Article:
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President Obama's health care overhaul was supposed to take care of a major worry for parents of 20-year-olds making the transition to work: keeping the kids insured.
But what sounds like a simple solution — starting this year, letting young adults stay on their parents' health plan until they turn 26 — involves a surprising amount of fine print.
As a consequence, some families may have to wait until 2011 to get their kids covered, particularly if the parents are working for a large employer, benefits experts and government officials say.
Some employers weighing whether to immediately extend coverage for young adults are wondering whether they'll have to withhold additional federal taxes from parents to cover the value of the benefit.
And employers and insurers are trying to figure out how to price the coverage. There could be sizable differences in cost.
With college graduations just weeks away — and the economy still uncertain — the No. 1 inquiry corporate benefit managers are getting from employees is how they can keep their adult children on the company plan, said Paul Dennett, vice president for health reform at the American Benefits Council.
"I think there are a few questions that need to be clarified so people can make sure if they're making the right decision, and they do it in the right way," Dennett said. His group represents human resources departments.
Currently, the age at which young adults lose parental coverage varies widely. Most plans cover dependents until they graduate from college, but many kids don't go to college. An estimated 485,000 young adults would gain coverage from the provision, a much touted early benefit of the new law.
Last week, several major national insurers announced they would move up the effective date of the extension so recent graduates or those with a birthday in 2010 don't experience a break in coverage. The move was hailed by Health and Human Services Secretary Kathleen Sebelius, who had been working quietly with the companies.
"Expanding the opportunity for younger Americans to get insurance coverage is a top priority for the administration," Sebelius said. "This is a group of people who have traditionally either been unable to afford coverage or have not had access to it."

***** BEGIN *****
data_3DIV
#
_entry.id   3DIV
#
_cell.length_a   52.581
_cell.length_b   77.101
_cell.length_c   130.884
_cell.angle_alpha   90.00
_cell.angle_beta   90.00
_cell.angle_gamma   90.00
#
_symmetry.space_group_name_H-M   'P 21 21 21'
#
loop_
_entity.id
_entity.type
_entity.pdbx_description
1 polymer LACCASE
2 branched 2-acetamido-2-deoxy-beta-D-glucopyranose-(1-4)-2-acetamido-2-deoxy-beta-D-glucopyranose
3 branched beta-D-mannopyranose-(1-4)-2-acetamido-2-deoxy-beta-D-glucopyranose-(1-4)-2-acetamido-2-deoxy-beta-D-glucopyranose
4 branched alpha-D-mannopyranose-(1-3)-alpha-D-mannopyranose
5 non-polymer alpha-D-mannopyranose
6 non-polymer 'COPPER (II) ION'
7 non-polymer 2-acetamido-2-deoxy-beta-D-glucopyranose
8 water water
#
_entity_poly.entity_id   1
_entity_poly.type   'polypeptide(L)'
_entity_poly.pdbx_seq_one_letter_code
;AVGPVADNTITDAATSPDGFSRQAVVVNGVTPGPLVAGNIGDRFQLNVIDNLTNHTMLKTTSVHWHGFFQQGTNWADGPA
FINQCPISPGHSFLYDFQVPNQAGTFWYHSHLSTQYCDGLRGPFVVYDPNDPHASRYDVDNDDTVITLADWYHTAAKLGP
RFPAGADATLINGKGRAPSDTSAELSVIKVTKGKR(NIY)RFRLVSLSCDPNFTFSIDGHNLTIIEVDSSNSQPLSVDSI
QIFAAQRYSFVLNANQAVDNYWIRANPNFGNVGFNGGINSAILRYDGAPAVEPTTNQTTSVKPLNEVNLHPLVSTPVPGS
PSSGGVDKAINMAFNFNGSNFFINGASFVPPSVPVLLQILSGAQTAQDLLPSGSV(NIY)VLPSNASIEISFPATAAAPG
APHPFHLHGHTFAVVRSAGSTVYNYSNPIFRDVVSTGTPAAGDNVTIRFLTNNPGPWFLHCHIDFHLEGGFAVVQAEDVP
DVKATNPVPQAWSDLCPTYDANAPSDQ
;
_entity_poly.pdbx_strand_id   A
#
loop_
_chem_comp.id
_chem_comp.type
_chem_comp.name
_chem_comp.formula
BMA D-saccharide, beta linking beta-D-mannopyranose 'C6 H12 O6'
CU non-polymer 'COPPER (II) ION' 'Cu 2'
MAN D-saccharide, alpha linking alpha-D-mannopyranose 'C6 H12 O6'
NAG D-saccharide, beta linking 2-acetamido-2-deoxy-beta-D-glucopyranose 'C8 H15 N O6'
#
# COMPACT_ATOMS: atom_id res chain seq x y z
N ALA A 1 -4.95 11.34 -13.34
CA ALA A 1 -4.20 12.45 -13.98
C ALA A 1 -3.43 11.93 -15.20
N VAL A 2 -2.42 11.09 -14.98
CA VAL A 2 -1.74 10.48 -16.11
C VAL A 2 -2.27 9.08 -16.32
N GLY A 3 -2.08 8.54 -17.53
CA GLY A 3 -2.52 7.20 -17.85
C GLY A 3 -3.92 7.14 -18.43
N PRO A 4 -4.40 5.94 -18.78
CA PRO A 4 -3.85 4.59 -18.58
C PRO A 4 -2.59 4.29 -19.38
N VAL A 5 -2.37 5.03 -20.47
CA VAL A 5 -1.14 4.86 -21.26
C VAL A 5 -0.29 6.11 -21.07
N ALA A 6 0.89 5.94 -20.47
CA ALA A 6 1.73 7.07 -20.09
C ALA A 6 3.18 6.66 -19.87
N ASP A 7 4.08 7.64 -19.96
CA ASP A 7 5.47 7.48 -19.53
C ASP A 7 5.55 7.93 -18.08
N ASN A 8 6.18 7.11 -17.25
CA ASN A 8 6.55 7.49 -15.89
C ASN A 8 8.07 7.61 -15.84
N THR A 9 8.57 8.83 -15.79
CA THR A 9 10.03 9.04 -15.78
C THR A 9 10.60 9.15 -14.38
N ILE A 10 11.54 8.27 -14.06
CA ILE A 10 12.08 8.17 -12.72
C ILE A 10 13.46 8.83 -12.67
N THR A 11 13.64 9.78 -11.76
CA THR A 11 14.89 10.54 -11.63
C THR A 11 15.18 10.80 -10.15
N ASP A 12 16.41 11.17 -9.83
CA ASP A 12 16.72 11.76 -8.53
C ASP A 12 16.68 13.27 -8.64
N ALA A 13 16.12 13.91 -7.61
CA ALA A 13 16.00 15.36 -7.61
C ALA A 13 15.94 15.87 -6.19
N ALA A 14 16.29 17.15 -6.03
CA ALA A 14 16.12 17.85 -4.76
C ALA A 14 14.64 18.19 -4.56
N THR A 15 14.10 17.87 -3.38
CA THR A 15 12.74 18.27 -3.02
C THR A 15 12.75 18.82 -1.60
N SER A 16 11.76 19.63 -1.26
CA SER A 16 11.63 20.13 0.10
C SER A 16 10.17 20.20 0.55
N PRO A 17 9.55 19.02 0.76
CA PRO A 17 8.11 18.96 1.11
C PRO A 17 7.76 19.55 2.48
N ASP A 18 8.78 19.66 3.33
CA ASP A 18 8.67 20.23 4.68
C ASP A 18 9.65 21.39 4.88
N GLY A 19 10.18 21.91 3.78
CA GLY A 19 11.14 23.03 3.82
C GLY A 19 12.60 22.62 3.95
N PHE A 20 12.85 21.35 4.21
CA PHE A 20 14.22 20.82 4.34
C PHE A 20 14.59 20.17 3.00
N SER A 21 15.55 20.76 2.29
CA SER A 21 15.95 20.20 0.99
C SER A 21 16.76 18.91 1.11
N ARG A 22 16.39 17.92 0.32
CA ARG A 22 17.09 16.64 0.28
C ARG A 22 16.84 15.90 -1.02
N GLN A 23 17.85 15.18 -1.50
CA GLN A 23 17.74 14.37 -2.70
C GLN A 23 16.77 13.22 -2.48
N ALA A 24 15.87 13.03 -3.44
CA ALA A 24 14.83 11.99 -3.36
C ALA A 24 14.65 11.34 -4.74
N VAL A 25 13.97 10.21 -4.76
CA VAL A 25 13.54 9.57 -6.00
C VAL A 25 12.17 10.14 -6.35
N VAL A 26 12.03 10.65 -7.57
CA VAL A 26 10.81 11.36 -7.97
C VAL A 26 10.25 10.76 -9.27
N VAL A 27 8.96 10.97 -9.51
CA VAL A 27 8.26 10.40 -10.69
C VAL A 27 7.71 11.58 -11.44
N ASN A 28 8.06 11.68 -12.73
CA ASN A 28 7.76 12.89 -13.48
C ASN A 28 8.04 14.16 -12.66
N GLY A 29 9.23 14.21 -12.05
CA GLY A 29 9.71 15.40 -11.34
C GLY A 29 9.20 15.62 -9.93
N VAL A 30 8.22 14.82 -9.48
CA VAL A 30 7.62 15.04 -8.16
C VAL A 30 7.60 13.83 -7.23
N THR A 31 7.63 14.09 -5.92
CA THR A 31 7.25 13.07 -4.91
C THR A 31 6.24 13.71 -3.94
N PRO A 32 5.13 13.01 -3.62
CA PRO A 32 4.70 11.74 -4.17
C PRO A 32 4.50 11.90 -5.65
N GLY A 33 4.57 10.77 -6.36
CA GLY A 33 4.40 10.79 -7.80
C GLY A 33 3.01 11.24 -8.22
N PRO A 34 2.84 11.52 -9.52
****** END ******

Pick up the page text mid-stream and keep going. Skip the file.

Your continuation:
However, an important caveat was largely overlooked: The insurers' decision applies to policies they sell directly to customers, and not generally to health plans operated by large employers.
Big companies — the primary sponsors of private coverage — usually budget enough money to cover their health care costs and hire insurers as intermediaries to administer their plans. Under the health care overhaul law, there may be a lag in when they offer the new benefit.
That's because the law says the coverage extension is effective for the first plan year on or after Sept. 23. For most big company plans, the new plan year doesn't start until Jan. 1, 2011. Some young adults currently insured could experience a break in coverage.
"Most employer plans are on a calendar-year date," Dennett said. "For most employers, this requirement will take effect Jan. 1, 2011."
While some parents may be disappointed, most will understand, said Peter Harbage, a Democratic health policy expert turned independent consultant.
"People are going to see that we are on a path to making the health care system better," Harbage said. "It's been broken for so long that I think people are going to understand it's going to take a little bit of time."
If figuring out the effective date of the new benefit turned out to be tricky, issues of taxation and costs are more complicated.
Workplace health insurance is tax-free to the worker, and tax-deductible for the employer.
The overhaul law applies that principle to new benefits such as the coverage extension. But employers considering immediate action ahead of the Sept. 23 effective date are wondering whether that would prompt the IRS to deem the value of the coverage taxable income.
"If I'm a good guy and decide to do it right away, there could be an issue," Dennett said.
It's also unclear how employers will charge for the new coverage. They could spread the cost across their entire pool of employees with family coverage. Or they could charge families that elect to cover their young adults a separate premium, likely higher.
"There is no free lunch, so there will be an incremental cost," said Ron Fontanetta, a principal with the consulting firm TowersWatson. He believes a majority of employers will keep things simple and raise overall family premiums modestly. But it may still be noticeable — 5 percent to 10 percent.
This program aired on April 27, 2010. The audio for this program is not available.
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